What do you think? File your comments with the FCC here.

73, Bob K0NR

2012 ARRL Field Day Information Packet Available

ARRL Field Day is the single most popular on-the-air event held annually in the US and Canada.  Each year over 35,000 amateurs gather with their clubs, friends or simply by themselves to operate.

The information packet for Field Day is now available on the ARRL web site.

– Bob K0NR

Announcing: Colorado FM Sprint

The Colorado FM Sprint

Sponsored by:  The Colorado VHF Group (KØYB) and the Tri-Lakes Monument Fire Radio Association (WØTLM)
Direct any questions to

Rules and FAQ are posted on the KØYB web site.

Saturday – September 10, 2011

This contest is held concurrently with the ARRL September VHF QSO Party, with compatible rules and operating procedures. The purpose of this contest is to:

  • Promote the use of FM VHF/UHF simplex
  • Provide an opportunity for radio amateurs to test the limits of their stations using FM VHF/UHF and to experiment with ways to improve their stations
  • Practice deploying portable and mobile operation as a means of identifying effective locations for temporary relay stations
  • Provide a simple and enjoyable radio contest experience (“Have fun!”)


 Saturday, Sept 10, 2011; 1200 to 1700 Mountain Time (1800 to 2300 UTC)


To work as many stations as possible using FM simplex on the 146 MHz, 222 MHz and 440 MHz bands in as many different VHF grids as possible.


Operate on FM simplex frequencies consistent with the Colorado Council of Amateur Radio Clubs (CCARC) band plans

(Consistent with the ARRL Rules, 146.52 MHz is not allowed to be used in the contest.)

Suggested Frequencies:

2 Meters: 146.58, 146.55

222 MHz: 223.5 MHz

440 MHz: 446.0, 446.100 MHz

Do not operate on repeater frequencies or 146.52 MHz, the National Simplex Calling Frequency.

Remember to be a considerate operator and share the frequency with other operators.

Contest Exchange

To complete a contest QSO, you and the other station must copy each other’s callsign and 4-digit Grid Locator. You may optionally exchange Name and geographic location (city, landmark, etc).

Entry Categories:

The following entry categories are available for this contest, consistent with the entry categories for the ARRL September VHF QSO Party. All categories (excluding Single Operator Portable) operate within these power limits: (146 MHz–200 W PEP, 222 MHz 100 W PEP, 440 MHz 100 W PEP).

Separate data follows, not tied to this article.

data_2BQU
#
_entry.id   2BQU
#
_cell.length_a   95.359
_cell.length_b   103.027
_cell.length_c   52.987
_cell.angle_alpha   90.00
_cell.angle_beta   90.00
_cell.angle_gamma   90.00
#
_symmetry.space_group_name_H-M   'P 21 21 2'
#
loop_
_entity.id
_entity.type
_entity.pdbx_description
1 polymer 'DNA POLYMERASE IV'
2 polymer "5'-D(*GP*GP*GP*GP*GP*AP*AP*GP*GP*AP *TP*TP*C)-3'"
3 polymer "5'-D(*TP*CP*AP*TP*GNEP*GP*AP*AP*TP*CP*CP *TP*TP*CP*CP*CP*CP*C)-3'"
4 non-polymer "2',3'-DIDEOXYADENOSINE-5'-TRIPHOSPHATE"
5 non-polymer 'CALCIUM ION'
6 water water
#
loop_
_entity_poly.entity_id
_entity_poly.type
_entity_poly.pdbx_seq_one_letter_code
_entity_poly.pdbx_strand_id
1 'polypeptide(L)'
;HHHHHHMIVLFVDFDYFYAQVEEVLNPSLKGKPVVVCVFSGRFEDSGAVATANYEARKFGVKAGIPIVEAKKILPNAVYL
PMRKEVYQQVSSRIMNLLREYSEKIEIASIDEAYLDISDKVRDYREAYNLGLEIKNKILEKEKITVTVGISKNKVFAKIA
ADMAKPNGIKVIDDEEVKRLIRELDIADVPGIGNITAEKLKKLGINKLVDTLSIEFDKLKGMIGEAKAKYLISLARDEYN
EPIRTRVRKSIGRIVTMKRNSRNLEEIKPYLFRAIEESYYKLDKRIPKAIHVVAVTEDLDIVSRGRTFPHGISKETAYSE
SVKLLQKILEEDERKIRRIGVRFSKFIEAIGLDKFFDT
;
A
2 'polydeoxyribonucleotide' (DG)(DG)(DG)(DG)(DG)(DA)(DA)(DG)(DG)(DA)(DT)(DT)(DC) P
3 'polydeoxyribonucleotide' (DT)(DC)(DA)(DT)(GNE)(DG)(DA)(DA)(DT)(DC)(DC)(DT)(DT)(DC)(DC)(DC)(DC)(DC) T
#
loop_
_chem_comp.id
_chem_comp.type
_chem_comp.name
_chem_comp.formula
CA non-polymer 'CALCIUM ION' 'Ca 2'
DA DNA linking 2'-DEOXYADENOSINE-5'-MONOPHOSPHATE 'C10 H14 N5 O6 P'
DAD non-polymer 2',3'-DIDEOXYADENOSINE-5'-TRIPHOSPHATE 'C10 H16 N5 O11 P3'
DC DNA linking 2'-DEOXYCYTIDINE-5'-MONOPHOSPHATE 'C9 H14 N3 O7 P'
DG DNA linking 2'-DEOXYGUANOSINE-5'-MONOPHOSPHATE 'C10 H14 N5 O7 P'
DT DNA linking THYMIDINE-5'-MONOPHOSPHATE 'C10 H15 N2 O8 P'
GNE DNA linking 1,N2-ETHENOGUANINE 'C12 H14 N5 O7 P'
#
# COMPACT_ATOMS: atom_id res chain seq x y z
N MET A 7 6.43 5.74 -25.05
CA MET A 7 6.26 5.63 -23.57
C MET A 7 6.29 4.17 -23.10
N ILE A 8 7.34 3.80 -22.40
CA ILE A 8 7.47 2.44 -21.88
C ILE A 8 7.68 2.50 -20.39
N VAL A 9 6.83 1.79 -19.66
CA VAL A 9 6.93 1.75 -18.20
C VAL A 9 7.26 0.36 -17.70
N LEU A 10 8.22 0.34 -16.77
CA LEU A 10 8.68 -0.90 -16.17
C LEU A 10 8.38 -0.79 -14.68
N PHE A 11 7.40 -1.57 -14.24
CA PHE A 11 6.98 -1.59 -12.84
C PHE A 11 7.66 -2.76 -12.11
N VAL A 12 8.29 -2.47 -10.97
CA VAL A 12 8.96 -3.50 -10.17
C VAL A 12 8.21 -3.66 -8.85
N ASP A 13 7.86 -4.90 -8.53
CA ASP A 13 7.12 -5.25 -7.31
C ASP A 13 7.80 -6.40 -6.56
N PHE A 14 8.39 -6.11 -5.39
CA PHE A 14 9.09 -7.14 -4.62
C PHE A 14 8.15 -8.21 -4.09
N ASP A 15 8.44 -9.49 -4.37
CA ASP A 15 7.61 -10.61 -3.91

Single Operator – same as Single Operator Low Power in the ARRL rules

Single Operator Portable – power limit of 10 W PEP, operating from a fixed location using a portable power source, portable equipment and antennas

Rover – operates from 2 or more grid squares with 1 or 2 operators, same definition as Limited Rover in the ARRL rules. Rovers must sign “Rover” after their callsign.

Multioperator – operates with more than with operator from a fixed location


QSO Points: Count one point for each 146 MHz QSO and two points for each 222 MHz and 440 MHz QSO.

Multiplier: The total number of different grid squares worked per band. Each grid counts as one multiplier on each band it is worked.

Final score: Multiply the total number of QSO points from all bands operated by the total number of multipliers for final score. 

Rovers only: The final score consists of the total number of QSO points from all bands times the sum of unique multipliers (grid squares) worked per band (regardless of which grid square they were made in) plus one additional multiplier for every grid square from which they successfully completed a contact.                         


1.  Use only one call sign per entry per station, except family members who share a station.

2.  A rover station may use only one call sign.

3.  Soliciting contacts during the contest on repeaters, e-mail, telephone, etc. is not allowed.

4.  Final interpretation of these rules is the sole responsibility of the contest committee.


Certificates will be issued to top scoring entrants in each category. Other certificates may be issued depending on the level of competition present in the contest. Results will be listed on the KØYB web site at

Log Entry:

1.  Log entries must be received by September 30, 2011.